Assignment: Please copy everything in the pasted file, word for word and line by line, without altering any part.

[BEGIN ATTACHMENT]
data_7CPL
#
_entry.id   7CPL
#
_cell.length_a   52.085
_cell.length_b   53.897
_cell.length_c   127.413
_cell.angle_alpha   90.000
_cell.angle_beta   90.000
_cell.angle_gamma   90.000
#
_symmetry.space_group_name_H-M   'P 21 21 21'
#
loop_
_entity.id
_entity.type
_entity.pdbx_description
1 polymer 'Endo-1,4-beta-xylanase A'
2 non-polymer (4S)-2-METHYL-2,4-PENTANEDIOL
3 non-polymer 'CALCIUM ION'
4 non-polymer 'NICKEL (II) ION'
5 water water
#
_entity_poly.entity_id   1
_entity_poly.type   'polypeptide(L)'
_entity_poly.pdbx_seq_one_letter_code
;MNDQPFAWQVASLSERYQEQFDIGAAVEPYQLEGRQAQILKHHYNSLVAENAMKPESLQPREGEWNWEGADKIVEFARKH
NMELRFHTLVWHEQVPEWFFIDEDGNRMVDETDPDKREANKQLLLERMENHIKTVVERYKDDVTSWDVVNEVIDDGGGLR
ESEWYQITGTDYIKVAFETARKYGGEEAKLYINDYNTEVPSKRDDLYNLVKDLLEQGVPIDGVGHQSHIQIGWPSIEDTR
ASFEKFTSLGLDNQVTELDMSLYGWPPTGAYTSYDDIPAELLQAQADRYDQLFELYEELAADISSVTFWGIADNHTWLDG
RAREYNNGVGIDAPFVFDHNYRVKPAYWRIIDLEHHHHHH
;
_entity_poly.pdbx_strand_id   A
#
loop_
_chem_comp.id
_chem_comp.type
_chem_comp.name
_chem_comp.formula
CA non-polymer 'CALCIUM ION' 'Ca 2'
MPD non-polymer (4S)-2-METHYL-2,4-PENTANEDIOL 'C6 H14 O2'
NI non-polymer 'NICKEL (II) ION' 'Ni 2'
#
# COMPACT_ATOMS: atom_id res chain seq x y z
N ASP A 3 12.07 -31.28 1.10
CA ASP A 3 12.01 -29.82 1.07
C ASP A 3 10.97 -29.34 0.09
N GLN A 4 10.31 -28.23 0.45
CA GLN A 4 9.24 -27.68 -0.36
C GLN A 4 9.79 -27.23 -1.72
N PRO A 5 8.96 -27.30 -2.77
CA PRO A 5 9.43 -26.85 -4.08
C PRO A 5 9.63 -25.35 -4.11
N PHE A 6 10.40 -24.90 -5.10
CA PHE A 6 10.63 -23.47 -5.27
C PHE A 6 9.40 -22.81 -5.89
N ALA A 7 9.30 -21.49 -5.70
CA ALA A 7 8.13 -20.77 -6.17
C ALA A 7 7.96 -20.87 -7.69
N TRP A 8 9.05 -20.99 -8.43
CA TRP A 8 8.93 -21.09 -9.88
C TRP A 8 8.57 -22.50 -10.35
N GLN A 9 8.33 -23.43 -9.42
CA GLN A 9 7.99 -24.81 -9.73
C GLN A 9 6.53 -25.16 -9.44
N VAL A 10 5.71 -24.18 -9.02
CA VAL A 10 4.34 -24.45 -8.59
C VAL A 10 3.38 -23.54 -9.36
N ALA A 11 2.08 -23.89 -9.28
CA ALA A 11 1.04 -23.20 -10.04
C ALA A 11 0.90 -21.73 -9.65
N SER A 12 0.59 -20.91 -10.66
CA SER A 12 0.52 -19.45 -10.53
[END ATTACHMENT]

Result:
data_7CPL
#
_entry.id   7CPL
#
_cell.length_a   52.085
_cell.length_b   53.897
_cell.length_c   127.413
_cell.angle_alpha   90.000
_cell.angle_beta   90.000
_cell.angle_gamma   90.000
#
_symmetry.space_group_name_H-M   'P 21 21 21'
#
loop_
_entity.id
_entity.type
_entity.pdbx_description
1 polymer 'Endo-1,4-beta-xylanase A'
2 non-polymer (4S)-2-METHYL-2,4-PENTANEDIOL
3 non-polymer 'CALCIUM ION'
4 non-polymer 'NICKEL (II) ION'
5 water water
#
_entity_poly.entity_id   1
_entity_poly.type   'polypeptide(L)'
_entity_poly.pdbx_seq_one_letter_code
;MNDQPFAWQVASLSERYQEQFDIGAAVEPYQLEGRQAQILKHHYNSLVAENAMKPESLQPREGEWNWEGADKIVEFARKH
NMELRFHTLVWHEQVPEWFFIDEDGNRMVDETDPDKREANKQLLLERMENHIKTVVERYKDDVTSWDVVNEVIDDGGGLR
ESEWYQITGTDYIKVAFETARKYGGEEAKLYINDYNTEVPSKRDDLYNLVKDLLEQGVPIDGVGHQSHIQIGWPSIEDTR
ASFEKFTSLGLDNQVTELDMSLYGWPPTGAYTSYDDIPAELLQAQADRYDQLFELYEELAADISSVTFWGIADNHTWLDG
RAREYNNGVGIDAPFVFDHNYRVKPAYWRIIDLEHHHHHH
;
_entity_poly.pdbx_strand_id   A
#
loop_
_chem_comp.id
_chem_comp.type
_chem_comp.name
_chem_comp.formula
CA non-polymer 'CALCIUM ION' 'Ca 2'
MPD non-polymer (4S)-2-METHYL-2,4-PENTANEDIOL 'C6 H14 O2'
NI non-polymer 'NICKEL (II) ION' 'Ni 2'
#
# COMPACT_ATOMS: atom_id res chain seq x y z
N ASP A 3 12.07 -31.28 1.10
CA ASP A 3 12.01 -29.82 1.07
C ASP A 3 10.97 -29.34 0.09
N GLN A 4 10.31 -28.23 0.45
CA GLN A 4 9.24 -27.68 -0.36
C GLN A 4 9.79 -27.23 -1.72
N PRO A 5 8.96 -27.30 -2.77
CA PRO A 5 9.43 -26.85 -4.08
C PRO A 5 9.63 -25.35 -4.11
N PHE A 6 10.40 -24.90 -5.10
CA PHE A 6 10.63 -23.47 -5.27
C PHE A 6 9.40 -22.81 -5.89
N ALA A 7 9.30 -21.49 -5.70
CA ALA A 7 8.13 -20.77 -6.17
C ALA A 7 7.96 -20.87 -7.69
N TRP A 8 9.05 -20.99 -8.43
CA TRP A 8 8.93 -21.09 -9.88
C TRP A 8 8.57 -22.50 -10.35
N GLN A 9 8.33 -23.43 -9.42
CA GLN A 9 7.99 -24.81 -9.73
C GLN A 9 6.53 -25.16 -9.44
N VAL A 10 5.71 -24.18 -9.02
CA VAL A 10 4.34 -24.45 -8.59
C VAL A 10 3.38 -23.54 -9.36
N ALA A 11 2.08 -23.89 -9.28
CA ALA A 11 1.04 -23.20 -10.04
C ALA A 11 0.90 -21.73 -9.65
N SER A 12 0.59 -20.91 -10.66
CA SER A 12 0.52 -19.45 -10.53